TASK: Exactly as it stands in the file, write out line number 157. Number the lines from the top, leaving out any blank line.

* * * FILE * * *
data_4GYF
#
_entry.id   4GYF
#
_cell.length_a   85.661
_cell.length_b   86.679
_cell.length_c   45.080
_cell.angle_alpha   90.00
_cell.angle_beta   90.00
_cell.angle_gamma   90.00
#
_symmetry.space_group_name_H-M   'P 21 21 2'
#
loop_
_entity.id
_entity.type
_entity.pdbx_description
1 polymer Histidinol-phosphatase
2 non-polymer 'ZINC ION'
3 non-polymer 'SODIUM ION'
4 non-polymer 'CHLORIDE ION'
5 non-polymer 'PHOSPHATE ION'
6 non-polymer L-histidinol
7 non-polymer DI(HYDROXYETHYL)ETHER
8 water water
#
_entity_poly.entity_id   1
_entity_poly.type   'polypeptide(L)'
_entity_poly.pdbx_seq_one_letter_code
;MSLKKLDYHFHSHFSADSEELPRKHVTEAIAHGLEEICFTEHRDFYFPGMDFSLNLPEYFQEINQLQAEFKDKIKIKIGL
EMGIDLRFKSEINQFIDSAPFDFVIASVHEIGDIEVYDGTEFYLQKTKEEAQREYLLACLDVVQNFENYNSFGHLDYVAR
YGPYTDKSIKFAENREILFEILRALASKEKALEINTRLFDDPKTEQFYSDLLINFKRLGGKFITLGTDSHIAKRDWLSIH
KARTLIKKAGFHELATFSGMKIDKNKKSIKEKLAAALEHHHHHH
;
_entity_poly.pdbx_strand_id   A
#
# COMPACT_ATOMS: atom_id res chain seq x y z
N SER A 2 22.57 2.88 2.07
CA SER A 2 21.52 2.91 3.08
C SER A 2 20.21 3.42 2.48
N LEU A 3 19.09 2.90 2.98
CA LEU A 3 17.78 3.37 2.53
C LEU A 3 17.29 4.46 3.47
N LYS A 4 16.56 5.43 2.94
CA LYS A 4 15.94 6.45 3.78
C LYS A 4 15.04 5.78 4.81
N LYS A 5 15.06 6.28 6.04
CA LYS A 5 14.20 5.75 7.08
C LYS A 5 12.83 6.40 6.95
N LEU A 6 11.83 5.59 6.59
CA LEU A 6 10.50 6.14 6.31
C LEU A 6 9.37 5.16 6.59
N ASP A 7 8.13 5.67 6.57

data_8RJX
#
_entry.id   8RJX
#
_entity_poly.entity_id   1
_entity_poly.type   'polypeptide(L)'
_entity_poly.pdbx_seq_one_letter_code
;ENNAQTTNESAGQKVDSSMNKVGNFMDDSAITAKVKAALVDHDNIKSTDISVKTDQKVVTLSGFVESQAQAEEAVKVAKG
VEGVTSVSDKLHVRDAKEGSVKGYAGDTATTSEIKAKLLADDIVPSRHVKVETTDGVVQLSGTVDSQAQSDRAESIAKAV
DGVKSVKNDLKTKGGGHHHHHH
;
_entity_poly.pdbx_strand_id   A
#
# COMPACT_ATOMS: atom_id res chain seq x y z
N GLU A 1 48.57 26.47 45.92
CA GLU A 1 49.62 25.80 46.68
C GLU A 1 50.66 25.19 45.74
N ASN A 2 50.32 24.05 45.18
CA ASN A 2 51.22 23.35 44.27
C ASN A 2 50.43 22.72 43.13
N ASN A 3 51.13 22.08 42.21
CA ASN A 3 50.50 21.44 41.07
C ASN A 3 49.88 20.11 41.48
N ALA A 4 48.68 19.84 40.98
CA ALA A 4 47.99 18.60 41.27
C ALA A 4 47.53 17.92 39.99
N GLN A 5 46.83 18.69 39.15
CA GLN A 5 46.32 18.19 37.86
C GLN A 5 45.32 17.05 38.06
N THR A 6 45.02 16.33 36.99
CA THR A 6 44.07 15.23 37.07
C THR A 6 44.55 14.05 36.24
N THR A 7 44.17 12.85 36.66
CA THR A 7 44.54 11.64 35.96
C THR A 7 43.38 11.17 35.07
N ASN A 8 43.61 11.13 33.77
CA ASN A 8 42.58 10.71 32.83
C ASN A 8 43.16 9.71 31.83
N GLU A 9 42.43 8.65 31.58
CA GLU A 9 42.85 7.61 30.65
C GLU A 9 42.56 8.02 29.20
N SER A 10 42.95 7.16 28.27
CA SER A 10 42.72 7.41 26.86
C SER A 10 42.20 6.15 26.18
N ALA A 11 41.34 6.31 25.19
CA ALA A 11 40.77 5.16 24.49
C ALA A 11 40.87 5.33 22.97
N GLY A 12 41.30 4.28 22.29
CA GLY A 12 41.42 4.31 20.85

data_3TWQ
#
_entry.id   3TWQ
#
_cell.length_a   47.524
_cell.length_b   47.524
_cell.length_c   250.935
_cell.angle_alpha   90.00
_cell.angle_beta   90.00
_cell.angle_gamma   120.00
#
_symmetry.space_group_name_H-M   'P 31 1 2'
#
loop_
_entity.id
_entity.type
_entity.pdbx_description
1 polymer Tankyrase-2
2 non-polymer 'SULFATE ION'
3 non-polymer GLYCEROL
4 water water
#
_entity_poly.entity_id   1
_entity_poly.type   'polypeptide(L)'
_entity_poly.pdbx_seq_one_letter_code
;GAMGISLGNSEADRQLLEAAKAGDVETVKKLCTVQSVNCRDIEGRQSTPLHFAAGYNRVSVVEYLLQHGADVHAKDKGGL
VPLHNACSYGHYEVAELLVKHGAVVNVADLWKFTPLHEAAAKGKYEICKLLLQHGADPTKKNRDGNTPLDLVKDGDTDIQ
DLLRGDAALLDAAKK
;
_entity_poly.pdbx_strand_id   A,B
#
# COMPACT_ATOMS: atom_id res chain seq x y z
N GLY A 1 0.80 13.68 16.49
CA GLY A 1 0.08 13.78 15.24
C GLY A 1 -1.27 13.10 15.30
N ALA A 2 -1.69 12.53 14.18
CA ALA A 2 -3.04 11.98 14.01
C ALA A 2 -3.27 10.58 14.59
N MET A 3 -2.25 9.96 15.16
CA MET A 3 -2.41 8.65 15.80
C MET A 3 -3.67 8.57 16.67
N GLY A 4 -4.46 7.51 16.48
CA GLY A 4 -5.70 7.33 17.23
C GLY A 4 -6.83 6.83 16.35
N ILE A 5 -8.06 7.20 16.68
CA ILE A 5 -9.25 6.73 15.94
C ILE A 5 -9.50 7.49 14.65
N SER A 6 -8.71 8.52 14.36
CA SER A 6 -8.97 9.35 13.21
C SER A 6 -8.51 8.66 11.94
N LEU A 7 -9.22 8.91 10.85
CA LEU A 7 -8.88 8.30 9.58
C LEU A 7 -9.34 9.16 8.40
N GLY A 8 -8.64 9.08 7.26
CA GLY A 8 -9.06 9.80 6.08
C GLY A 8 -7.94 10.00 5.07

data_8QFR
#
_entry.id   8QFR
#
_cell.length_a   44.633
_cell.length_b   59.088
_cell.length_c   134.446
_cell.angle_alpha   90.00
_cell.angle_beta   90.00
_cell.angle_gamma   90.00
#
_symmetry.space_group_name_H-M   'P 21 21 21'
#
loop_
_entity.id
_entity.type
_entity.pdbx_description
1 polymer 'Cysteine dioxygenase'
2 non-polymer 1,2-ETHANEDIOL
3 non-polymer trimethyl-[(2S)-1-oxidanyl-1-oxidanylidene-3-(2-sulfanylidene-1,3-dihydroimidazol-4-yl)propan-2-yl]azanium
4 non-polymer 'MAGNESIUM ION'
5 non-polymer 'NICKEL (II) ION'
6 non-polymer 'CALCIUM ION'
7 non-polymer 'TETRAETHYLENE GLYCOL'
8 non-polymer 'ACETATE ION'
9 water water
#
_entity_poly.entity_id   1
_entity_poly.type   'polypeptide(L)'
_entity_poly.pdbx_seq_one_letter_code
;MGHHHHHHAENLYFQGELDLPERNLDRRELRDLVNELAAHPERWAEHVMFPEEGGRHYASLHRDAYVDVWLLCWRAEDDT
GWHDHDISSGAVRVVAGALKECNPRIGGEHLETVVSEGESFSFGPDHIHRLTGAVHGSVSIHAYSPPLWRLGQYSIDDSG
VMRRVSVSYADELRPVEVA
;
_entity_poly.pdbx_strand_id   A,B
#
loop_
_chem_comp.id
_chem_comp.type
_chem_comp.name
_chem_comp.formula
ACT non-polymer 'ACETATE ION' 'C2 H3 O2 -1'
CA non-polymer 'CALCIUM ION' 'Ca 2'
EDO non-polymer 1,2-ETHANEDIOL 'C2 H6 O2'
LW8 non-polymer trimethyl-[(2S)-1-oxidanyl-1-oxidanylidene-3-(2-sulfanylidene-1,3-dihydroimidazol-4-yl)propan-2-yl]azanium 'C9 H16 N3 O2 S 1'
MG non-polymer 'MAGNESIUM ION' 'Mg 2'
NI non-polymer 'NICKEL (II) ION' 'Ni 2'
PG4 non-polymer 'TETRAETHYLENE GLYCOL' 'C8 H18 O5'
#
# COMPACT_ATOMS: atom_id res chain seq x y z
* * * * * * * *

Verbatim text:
CA GLY A 8 -9.06 9.80 6.08